Private U.S. foundations would risk depleting their assets if they had to pay out more than the five percent of their endowments currently required by the Internal Revenue Service each year, the Washington Post reports.
A report titled “Sustainable Payout for Foundations,” completed by a Boston-based investment firm for the Council of Michigan Foundations, found that increasing the required distribution amount to six percent per year would deplete assets in real terms.
The study found that over a 30-year period, a six percent payout would result in a 12 percent decline in the real value of a foundation, the Post said.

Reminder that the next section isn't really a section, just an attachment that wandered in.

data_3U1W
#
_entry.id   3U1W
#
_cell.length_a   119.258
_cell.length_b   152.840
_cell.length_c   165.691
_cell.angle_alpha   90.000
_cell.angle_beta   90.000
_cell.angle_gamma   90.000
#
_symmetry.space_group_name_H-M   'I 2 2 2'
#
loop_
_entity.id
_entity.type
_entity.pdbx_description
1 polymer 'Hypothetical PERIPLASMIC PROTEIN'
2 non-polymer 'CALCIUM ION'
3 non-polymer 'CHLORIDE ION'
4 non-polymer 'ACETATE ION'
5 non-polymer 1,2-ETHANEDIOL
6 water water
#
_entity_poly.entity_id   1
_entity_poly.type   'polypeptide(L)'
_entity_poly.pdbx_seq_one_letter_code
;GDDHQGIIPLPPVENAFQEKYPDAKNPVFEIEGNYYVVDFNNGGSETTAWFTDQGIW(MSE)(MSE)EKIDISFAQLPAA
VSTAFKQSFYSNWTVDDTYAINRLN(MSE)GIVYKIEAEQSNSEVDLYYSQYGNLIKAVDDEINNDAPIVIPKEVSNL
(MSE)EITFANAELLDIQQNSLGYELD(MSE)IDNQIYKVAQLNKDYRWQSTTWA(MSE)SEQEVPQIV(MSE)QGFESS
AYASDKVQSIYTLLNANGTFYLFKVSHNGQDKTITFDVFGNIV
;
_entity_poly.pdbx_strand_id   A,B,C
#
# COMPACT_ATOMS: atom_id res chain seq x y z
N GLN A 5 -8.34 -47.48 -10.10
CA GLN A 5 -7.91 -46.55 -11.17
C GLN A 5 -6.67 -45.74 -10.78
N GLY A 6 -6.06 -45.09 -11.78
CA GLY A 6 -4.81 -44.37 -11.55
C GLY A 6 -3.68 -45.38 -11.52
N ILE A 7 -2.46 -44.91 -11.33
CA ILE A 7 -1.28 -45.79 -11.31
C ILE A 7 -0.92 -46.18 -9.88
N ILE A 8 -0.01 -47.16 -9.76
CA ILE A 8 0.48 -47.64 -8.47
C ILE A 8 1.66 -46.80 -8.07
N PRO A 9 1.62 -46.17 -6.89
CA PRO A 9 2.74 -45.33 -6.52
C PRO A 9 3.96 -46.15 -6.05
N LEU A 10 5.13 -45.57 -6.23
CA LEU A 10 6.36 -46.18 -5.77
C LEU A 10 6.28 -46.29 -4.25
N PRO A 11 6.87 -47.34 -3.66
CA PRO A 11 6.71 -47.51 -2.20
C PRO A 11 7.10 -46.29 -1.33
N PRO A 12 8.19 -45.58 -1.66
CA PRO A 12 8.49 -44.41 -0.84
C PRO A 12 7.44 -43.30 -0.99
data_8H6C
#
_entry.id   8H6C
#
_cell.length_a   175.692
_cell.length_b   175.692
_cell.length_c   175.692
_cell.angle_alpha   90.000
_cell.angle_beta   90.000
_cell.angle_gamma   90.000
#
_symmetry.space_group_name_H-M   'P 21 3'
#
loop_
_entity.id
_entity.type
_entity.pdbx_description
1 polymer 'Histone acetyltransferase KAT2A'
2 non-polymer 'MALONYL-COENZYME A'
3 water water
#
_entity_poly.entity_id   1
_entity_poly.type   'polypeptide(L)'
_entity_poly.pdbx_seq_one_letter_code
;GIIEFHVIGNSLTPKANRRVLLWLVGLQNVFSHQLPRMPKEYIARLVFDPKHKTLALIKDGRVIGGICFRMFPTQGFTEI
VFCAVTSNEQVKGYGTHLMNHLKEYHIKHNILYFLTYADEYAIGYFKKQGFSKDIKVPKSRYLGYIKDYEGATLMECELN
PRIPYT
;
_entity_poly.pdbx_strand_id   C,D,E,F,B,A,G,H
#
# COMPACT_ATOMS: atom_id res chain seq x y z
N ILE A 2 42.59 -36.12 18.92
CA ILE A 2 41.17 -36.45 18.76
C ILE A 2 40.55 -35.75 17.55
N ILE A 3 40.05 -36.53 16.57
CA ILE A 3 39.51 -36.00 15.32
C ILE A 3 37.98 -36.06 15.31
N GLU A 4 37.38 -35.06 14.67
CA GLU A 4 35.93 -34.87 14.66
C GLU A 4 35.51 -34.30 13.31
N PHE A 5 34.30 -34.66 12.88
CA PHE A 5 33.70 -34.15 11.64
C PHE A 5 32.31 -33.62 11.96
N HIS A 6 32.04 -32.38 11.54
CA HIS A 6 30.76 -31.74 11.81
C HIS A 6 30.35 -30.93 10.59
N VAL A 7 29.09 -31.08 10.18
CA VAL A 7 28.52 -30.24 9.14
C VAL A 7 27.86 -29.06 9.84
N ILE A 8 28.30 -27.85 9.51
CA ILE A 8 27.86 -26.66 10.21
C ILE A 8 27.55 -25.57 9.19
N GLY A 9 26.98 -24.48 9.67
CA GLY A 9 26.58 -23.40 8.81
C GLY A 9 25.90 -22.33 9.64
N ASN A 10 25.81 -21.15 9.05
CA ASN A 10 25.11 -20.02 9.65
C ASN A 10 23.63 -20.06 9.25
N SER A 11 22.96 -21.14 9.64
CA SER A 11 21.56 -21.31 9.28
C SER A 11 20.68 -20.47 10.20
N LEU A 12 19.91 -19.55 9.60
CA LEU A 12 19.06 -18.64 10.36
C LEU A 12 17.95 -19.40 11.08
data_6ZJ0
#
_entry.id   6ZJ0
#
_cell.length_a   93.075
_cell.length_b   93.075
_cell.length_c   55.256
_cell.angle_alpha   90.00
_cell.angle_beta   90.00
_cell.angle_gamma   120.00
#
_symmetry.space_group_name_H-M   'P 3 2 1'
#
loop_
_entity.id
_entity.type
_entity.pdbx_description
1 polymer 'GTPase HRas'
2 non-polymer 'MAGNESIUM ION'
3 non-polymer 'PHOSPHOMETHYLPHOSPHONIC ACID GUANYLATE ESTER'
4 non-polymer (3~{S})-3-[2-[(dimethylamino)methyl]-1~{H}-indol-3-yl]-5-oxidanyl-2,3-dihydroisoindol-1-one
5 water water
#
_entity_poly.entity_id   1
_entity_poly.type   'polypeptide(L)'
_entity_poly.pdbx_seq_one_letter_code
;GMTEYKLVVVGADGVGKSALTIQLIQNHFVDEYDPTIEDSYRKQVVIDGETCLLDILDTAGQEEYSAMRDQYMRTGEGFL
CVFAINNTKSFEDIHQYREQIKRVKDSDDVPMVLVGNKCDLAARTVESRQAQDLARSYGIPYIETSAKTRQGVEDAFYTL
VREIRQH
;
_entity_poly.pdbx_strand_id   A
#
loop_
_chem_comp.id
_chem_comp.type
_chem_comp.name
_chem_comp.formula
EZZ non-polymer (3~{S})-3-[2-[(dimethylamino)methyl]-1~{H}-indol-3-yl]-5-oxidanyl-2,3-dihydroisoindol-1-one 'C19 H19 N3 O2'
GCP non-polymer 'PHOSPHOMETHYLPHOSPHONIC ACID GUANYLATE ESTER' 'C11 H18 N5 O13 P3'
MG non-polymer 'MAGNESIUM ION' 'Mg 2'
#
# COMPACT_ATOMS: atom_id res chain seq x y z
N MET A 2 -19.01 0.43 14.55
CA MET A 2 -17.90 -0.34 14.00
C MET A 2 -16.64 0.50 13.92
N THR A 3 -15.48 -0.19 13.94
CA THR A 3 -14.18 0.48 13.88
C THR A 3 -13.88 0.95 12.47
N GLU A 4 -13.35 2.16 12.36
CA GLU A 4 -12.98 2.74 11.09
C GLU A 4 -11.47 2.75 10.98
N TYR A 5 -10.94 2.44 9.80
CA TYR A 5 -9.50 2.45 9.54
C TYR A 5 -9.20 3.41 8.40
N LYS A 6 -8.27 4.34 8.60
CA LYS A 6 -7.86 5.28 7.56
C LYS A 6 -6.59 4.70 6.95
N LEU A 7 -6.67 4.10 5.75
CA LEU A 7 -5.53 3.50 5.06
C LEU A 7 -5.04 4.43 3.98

Rick Cohen, president of the National Committee for Responsive Philanthropy, questions the study and argues that the U.S. Congress should increase the required distribution amount to six percent per year.
“What are the needs in society that this tax-protected capital should be used to address? We think that the needs that are out there, particularly for disadvantaged populations, warrant a higher payout rate,” Cohen told the Post.
The payout debate centers on whether individual foundations should be allowed to exist in perpetuity. While most foundations plan to exist indefinitely, some choose to liquidate over a fixed time, the Post reports.